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Copyright: Lawrence Lessig on a Read/Write Culture

PostPosted: October 17th, 2013, 1:57 pm
by Spots
People have been sharing that video of Game of Thrones that's remixed. I love it to death. Do our improv shows based on Game of Thrones fall into the same category?

Are we remixing and creating new messages? As artists are we pirating content/characters and therefore obscuring the greater issue? I don't know. But the debate is coming to a head. Lawrence Lessig has an amazing message here:


Re: Copyright: Lawrence Lessig on a Read/Write Culture

PostPosted: October 17th, 2013, 5:35 pm
by Brad Hawkins
I am of course not a lawyer (I would love to see our AIC law-talkin'-guys chime in) but it seems to me that improv shows are safe from copyright claims as it's totally transformative... no author's words, no actors' performances, and not a single frame of film was harmed in the making of this prov. Trademark is another matter, but most improv shows in this town skirt the issue by focusing on genre rather than property. The Professor doesn't call itself "Doctor Who" for example.

But there are other uses of intellectual property attendant upon the art we make. A recent example was Tom's use of a song in an advertisement, which was rejected for copyright reasons from whatever service he was hosting it on. I'm of two minds about that.

First: If I were a musical artist -- let's say I was Bruce Springsteen -- I would certainly want to exercise control over what contexts my work gets put in. Sure, Tom Booker and the Institution theater are benign, and if I were the Boss I would have no objection to my song being used in their promos. But I would (and did, in Mr. Springsteen's case) have an objection to my song being used as an anthem at the Republican National Convention. So yes, in theory, I think artists should be consulted when it comes to how their art is used.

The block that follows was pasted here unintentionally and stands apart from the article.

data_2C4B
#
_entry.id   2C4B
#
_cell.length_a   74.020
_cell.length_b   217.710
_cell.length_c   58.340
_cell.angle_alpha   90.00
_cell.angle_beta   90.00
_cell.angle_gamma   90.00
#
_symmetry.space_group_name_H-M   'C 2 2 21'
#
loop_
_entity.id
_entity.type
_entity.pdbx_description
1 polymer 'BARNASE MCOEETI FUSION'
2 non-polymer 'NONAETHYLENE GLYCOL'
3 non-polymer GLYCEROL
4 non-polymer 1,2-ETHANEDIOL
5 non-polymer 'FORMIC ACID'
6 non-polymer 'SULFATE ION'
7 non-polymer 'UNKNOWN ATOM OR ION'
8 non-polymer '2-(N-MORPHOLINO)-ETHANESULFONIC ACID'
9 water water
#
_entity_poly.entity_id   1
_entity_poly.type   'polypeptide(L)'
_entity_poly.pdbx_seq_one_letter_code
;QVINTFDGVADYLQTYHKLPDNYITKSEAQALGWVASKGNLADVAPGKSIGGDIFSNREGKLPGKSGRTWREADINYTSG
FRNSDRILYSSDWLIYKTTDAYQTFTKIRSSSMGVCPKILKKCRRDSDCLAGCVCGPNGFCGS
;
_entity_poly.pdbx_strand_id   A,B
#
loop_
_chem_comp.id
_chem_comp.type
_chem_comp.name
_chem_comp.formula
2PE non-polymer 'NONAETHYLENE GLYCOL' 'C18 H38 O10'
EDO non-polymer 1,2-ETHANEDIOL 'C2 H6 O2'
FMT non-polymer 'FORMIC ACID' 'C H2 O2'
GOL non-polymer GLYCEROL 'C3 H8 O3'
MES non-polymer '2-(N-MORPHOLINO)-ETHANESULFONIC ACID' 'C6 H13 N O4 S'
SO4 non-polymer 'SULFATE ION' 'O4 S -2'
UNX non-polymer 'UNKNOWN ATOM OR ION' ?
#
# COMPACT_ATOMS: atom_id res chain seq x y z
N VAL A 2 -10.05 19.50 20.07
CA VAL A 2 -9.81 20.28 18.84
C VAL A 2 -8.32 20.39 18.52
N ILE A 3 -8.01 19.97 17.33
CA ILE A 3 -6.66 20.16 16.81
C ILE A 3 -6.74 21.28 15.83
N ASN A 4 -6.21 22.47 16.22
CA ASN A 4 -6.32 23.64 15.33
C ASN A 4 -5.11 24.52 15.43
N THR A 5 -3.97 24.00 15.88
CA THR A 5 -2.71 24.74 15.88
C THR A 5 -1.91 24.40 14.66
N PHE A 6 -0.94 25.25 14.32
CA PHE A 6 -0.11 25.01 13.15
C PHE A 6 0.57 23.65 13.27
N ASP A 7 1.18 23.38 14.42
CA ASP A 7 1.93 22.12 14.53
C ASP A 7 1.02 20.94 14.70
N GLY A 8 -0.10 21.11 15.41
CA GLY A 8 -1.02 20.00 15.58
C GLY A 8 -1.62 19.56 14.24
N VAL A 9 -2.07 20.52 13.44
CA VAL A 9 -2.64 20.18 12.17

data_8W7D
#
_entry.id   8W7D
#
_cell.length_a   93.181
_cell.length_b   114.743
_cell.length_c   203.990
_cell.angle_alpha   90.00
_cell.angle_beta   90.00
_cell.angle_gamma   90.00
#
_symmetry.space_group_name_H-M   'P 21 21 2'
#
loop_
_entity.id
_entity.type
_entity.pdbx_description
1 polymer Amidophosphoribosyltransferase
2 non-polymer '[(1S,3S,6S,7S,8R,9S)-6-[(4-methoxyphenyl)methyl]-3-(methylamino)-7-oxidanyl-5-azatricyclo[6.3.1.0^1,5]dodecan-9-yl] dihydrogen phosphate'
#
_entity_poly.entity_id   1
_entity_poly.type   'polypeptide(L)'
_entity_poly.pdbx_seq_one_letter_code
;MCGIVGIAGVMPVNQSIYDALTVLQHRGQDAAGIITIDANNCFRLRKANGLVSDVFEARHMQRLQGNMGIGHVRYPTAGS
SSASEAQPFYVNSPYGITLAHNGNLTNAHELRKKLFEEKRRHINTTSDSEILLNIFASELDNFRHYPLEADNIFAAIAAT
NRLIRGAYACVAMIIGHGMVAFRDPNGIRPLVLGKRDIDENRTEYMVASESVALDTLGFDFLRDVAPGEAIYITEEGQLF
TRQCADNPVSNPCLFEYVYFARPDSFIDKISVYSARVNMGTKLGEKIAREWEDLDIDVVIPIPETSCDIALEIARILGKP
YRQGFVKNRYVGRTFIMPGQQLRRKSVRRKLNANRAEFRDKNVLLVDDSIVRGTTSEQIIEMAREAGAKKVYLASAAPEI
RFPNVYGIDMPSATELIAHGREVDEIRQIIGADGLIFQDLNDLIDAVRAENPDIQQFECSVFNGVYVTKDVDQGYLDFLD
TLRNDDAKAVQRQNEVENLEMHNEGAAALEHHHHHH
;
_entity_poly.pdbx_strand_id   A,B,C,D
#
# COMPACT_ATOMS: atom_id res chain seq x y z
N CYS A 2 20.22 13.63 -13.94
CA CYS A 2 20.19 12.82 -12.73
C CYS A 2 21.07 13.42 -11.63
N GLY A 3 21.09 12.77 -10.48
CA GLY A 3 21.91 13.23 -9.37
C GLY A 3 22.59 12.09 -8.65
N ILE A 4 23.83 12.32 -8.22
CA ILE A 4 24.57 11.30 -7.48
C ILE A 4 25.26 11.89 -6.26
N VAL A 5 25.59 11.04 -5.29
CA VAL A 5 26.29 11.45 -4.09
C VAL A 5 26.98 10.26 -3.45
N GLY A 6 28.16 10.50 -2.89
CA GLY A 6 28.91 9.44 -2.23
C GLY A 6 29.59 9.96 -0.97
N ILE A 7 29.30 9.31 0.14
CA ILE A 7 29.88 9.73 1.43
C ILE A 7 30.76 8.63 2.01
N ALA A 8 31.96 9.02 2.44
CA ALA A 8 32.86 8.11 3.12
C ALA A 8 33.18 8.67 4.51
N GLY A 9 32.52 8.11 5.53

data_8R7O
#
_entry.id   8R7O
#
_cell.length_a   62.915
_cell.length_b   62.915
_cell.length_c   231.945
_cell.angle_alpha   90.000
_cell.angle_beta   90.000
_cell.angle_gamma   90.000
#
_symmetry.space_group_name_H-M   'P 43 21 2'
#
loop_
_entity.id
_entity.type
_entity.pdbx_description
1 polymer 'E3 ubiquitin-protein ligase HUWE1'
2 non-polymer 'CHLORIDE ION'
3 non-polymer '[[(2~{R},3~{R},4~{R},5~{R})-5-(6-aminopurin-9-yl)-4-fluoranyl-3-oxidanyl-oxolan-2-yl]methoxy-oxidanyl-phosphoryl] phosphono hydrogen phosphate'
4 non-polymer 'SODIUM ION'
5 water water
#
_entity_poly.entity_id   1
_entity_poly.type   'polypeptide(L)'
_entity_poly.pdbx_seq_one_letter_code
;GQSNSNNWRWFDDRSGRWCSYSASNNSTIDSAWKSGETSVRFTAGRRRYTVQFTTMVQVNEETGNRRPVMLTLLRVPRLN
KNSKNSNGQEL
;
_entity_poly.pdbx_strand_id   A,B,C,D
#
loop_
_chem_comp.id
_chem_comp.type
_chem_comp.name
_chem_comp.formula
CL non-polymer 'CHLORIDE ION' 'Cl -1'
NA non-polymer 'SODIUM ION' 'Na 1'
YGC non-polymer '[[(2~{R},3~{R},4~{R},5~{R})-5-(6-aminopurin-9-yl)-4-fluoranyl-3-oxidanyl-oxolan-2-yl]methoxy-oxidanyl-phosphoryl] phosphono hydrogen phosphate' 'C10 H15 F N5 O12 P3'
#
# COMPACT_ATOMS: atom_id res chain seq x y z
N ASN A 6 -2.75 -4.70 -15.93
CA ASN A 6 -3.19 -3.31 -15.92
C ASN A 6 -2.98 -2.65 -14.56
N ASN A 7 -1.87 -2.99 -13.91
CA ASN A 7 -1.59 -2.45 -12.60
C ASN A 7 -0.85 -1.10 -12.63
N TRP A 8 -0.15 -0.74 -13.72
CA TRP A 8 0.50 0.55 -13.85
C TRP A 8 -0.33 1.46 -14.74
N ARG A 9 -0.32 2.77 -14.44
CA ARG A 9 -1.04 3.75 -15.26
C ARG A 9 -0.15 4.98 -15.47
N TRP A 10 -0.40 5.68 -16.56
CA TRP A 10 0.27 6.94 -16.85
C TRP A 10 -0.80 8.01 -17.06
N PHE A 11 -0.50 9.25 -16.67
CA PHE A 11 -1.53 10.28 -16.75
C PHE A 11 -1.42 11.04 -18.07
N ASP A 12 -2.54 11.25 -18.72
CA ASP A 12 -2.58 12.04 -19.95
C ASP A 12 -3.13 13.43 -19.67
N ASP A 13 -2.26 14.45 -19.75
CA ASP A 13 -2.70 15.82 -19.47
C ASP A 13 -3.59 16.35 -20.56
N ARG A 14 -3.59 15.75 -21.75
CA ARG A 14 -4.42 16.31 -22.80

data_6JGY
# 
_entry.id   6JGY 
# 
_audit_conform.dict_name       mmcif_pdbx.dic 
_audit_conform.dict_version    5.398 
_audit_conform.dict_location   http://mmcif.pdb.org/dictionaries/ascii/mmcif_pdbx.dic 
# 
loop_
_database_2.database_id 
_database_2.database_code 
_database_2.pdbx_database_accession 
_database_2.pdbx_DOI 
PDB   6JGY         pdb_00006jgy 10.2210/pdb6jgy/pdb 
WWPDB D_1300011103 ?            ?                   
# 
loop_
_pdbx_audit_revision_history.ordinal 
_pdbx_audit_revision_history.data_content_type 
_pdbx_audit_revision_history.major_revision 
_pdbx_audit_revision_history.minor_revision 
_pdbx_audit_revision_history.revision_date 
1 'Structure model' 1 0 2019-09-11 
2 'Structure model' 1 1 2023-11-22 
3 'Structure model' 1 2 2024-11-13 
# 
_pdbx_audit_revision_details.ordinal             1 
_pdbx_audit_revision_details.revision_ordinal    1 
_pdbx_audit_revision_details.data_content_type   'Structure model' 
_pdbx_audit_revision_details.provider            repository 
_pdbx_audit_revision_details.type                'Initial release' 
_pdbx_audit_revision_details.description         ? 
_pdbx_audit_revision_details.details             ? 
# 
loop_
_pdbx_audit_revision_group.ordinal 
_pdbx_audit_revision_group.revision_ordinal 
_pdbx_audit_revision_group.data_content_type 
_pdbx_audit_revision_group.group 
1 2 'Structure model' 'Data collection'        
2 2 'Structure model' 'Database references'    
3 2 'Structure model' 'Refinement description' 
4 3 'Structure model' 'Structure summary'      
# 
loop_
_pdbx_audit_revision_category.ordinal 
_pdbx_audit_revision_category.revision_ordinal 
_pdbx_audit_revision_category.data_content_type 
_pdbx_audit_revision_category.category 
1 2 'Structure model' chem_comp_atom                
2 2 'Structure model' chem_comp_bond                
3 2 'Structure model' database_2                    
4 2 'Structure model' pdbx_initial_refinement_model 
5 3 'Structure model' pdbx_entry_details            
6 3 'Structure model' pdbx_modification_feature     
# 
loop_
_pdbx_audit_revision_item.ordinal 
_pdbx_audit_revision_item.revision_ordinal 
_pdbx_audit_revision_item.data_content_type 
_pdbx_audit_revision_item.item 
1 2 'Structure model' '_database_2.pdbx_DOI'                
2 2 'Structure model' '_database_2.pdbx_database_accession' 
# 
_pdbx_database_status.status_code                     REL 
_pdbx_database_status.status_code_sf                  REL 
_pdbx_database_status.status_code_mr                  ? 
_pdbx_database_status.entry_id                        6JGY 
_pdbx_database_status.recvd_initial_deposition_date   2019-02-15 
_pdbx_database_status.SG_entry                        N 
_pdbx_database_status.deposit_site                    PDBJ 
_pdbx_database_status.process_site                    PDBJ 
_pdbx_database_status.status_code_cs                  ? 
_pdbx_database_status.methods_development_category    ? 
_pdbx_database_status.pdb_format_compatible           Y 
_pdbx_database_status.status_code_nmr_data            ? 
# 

Complication: Artists often aren't in control of how their art is used. In the case of music, licensing companies like ASCAP, SESAC and BMI are. It's a convoluted obstacle course, as one song can have lots of different publishers, each of which needs to give permission. I haven't even been able to find a rough estimate on how much licensing music costs.

There are probably companies who exist for the sole purpose of negotiating with these licensors, but I don't see how truly independent (no studio backing, no corporate infrastructure, no money) artists are supposed to do it.

So where does that leave us? I've been thinking about that a lot lately, as I've had the desire to put the movies I made in high school up on the internet, but they use commercial music for which I haven't secured any rights. Is there even a law that could be drafted which allows small artists the use of intellectual property if there is no money to be gained (make no mistake: Simply using a song in a video is not considered fair use by any definition I've ever seen, and I've looked pretty hard), but still allows artists the ability to refuse to have their visions be co-opted and perverted? It seems pretty daunting.

Re: Copyright: Lawrence Lessig on a Read/Write Culture

PostPosted: October 18th, 2013, 9:44 am
by Jon Bolden
Easier to ask for forgiveness!

Re: Copyright: Lawrence Lessig on a Read/Write Culture

PostPosted: October 22nd, 2013, 8:52 pm
by Spots
Brad Hawkins wrote:Complication: Artists often aren't in control of how their art is used. In the case of music, licensing companies like ASCAP, SESAC and BMI are. It's a convoluted obstacle course, as one song can have lots of different publishers, each of which needs to give permission. I haven't even been able to find a rough estimate on how much licensing music costs.


I've always placed use of songs and use of intellectual property in 2 different categories. I don't know if this is a double standard. Two categories are clearly outlined in my brain.


I suppose the semantic argument exists that would place the two side by side:

1.) the use of an author's fictional reality & fictional characters without the author being present

2.) an unmistakable recording of a band playing their unmistakable song



Those are clearly two different things with totally different implications, despite similarity in any legal sense.

Re: Copyright: Lawrence Lessig on a Read/Write Culture

PostPosted: November 6th, 2013, 6:23 pm
by Spots
This issue isn't even about legality in my opinion. It's about destroying roadmaps that lead others far far away from inspiration.


http://blogs.indiewire.com/theplaylist/ ... s-20131106